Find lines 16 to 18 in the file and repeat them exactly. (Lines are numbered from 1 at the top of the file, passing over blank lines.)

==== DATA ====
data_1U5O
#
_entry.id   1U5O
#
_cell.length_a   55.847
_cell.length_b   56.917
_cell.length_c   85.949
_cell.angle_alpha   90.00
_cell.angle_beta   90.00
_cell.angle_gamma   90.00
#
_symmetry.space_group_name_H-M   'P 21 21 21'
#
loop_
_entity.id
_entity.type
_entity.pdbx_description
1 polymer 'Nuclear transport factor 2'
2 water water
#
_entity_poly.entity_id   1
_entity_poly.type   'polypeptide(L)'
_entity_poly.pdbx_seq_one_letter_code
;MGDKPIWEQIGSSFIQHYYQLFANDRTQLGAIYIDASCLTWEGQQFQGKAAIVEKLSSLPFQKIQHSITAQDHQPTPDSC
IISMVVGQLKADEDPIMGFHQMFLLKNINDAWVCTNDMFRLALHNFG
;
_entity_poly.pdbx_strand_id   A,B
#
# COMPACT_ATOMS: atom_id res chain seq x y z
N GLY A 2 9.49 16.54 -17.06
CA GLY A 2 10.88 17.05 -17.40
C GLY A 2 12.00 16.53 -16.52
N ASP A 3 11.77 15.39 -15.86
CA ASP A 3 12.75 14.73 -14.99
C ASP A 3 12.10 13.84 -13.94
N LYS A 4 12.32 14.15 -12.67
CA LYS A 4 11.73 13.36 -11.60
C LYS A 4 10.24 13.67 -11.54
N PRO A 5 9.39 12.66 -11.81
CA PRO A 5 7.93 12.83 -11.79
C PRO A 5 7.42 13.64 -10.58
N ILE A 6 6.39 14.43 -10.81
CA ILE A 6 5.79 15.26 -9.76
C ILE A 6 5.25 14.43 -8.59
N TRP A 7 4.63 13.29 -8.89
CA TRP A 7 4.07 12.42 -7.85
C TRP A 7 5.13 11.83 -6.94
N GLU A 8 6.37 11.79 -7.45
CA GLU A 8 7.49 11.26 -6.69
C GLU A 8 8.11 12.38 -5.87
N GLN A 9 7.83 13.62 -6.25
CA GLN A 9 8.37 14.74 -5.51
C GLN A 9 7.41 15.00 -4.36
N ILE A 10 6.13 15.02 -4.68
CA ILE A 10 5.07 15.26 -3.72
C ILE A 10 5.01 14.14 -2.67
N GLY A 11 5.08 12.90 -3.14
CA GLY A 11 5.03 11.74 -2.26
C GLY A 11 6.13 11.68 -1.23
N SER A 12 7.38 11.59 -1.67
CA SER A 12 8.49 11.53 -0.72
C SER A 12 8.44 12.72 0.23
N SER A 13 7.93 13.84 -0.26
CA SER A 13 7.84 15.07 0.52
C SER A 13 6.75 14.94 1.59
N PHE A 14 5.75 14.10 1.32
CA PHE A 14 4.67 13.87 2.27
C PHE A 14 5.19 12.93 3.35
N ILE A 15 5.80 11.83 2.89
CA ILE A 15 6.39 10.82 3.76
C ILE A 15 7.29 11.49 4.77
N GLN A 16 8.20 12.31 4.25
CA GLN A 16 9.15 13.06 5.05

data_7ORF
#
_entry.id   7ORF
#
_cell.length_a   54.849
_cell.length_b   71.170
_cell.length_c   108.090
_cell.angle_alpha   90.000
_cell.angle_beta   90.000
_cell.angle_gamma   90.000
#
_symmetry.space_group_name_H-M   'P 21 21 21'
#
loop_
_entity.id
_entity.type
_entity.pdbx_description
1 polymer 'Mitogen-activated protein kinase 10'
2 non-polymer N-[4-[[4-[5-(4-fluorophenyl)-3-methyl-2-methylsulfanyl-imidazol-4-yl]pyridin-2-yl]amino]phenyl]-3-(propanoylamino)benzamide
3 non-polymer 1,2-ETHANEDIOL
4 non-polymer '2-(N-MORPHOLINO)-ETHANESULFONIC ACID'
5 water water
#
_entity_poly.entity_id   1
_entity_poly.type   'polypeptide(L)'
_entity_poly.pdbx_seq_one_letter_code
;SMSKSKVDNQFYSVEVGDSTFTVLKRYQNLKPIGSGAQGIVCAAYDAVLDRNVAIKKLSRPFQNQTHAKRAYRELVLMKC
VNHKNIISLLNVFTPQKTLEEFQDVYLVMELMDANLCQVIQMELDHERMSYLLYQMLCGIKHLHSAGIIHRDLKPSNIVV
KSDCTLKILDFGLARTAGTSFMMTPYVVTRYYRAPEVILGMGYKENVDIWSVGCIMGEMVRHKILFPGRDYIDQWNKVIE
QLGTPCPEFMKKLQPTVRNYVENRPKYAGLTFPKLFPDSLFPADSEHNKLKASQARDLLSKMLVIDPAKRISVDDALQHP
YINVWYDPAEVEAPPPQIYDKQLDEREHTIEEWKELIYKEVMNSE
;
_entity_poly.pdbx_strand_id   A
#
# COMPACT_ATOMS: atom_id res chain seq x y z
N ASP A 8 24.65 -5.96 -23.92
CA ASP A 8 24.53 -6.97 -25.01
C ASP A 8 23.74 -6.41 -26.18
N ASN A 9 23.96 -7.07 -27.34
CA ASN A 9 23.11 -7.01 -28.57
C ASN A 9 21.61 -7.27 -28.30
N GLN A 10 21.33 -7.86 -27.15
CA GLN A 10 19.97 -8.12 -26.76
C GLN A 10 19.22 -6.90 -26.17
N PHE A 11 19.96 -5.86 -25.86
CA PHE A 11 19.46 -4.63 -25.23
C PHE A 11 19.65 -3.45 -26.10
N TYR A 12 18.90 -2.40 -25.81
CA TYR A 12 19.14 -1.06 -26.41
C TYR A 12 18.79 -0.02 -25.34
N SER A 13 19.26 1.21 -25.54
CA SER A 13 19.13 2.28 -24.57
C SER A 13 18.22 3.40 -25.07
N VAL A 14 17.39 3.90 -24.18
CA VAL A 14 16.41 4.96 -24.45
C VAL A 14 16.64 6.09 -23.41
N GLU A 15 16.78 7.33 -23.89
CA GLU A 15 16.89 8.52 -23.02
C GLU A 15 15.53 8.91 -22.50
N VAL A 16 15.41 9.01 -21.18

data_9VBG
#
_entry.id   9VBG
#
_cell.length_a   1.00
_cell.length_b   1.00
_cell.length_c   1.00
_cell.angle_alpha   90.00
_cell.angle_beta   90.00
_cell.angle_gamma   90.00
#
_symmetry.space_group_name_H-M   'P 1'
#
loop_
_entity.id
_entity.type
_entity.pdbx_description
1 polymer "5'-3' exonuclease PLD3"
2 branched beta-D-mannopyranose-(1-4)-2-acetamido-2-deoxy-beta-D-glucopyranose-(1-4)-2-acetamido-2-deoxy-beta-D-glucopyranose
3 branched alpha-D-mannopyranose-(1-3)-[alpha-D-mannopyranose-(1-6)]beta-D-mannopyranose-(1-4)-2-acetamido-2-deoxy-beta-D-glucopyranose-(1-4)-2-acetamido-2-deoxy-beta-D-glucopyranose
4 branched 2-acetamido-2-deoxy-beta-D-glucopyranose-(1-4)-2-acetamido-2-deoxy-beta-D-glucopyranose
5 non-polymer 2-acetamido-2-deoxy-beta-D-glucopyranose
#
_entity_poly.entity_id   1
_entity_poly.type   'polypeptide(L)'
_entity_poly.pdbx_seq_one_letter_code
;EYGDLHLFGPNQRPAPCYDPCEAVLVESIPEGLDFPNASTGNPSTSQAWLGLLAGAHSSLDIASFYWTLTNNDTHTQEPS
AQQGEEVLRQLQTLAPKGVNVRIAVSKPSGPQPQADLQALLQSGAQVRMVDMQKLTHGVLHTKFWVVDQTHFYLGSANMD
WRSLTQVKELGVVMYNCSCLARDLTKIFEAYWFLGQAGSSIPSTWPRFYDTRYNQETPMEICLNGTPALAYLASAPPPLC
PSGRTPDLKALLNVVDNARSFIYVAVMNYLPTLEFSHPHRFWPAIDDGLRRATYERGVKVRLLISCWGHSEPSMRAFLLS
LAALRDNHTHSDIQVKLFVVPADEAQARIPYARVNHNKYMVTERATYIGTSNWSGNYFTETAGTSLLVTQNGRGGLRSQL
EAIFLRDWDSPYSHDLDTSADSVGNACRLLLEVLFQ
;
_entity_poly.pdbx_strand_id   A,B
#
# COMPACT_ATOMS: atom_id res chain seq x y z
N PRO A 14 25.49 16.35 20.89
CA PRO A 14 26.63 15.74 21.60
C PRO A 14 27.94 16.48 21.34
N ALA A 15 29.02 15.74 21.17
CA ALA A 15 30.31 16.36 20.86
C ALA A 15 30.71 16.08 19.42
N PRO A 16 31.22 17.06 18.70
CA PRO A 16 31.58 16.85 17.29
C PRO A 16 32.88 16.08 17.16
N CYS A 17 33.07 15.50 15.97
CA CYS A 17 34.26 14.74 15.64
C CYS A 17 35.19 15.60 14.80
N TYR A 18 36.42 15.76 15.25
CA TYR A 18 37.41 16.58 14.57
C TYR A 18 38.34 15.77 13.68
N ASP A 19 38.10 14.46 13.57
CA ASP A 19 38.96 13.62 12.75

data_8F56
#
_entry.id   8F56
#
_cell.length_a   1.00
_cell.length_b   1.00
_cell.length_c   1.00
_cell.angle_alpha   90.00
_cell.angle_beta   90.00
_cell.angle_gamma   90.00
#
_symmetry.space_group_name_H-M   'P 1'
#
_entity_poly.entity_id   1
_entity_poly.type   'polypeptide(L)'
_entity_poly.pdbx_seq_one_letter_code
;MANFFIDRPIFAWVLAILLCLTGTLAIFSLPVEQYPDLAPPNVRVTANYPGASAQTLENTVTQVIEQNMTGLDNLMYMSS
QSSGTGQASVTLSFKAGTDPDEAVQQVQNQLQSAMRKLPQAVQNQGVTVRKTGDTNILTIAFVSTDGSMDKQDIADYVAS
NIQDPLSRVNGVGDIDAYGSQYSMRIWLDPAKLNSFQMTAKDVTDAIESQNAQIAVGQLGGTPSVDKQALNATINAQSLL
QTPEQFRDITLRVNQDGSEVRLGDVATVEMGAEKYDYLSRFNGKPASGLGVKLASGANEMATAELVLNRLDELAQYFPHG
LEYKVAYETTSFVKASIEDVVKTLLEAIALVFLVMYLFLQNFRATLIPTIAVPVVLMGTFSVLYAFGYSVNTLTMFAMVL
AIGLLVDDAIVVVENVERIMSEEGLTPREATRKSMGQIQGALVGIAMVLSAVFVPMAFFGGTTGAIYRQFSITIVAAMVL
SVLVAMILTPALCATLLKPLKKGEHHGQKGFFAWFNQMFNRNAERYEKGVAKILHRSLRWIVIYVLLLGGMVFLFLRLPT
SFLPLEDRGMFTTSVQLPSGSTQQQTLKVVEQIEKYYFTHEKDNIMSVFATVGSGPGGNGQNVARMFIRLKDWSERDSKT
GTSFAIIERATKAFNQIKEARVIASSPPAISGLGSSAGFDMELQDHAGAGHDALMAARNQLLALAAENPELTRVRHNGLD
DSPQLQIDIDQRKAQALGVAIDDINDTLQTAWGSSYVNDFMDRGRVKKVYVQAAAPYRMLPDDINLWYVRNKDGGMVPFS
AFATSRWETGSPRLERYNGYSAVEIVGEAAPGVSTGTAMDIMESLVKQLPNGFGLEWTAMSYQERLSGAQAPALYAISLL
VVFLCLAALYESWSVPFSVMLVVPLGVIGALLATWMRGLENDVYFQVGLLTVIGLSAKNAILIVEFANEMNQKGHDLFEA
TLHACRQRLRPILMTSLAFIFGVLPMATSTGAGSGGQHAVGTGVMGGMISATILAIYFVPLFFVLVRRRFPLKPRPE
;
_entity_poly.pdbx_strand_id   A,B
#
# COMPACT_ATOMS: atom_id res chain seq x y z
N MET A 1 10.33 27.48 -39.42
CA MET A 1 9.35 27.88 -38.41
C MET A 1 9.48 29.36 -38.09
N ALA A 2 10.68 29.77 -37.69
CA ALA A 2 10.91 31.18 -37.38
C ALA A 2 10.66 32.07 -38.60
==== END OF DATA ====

_entity.type
_entity.pdbx_description
1 polymer 'Nuclear transport factor 2'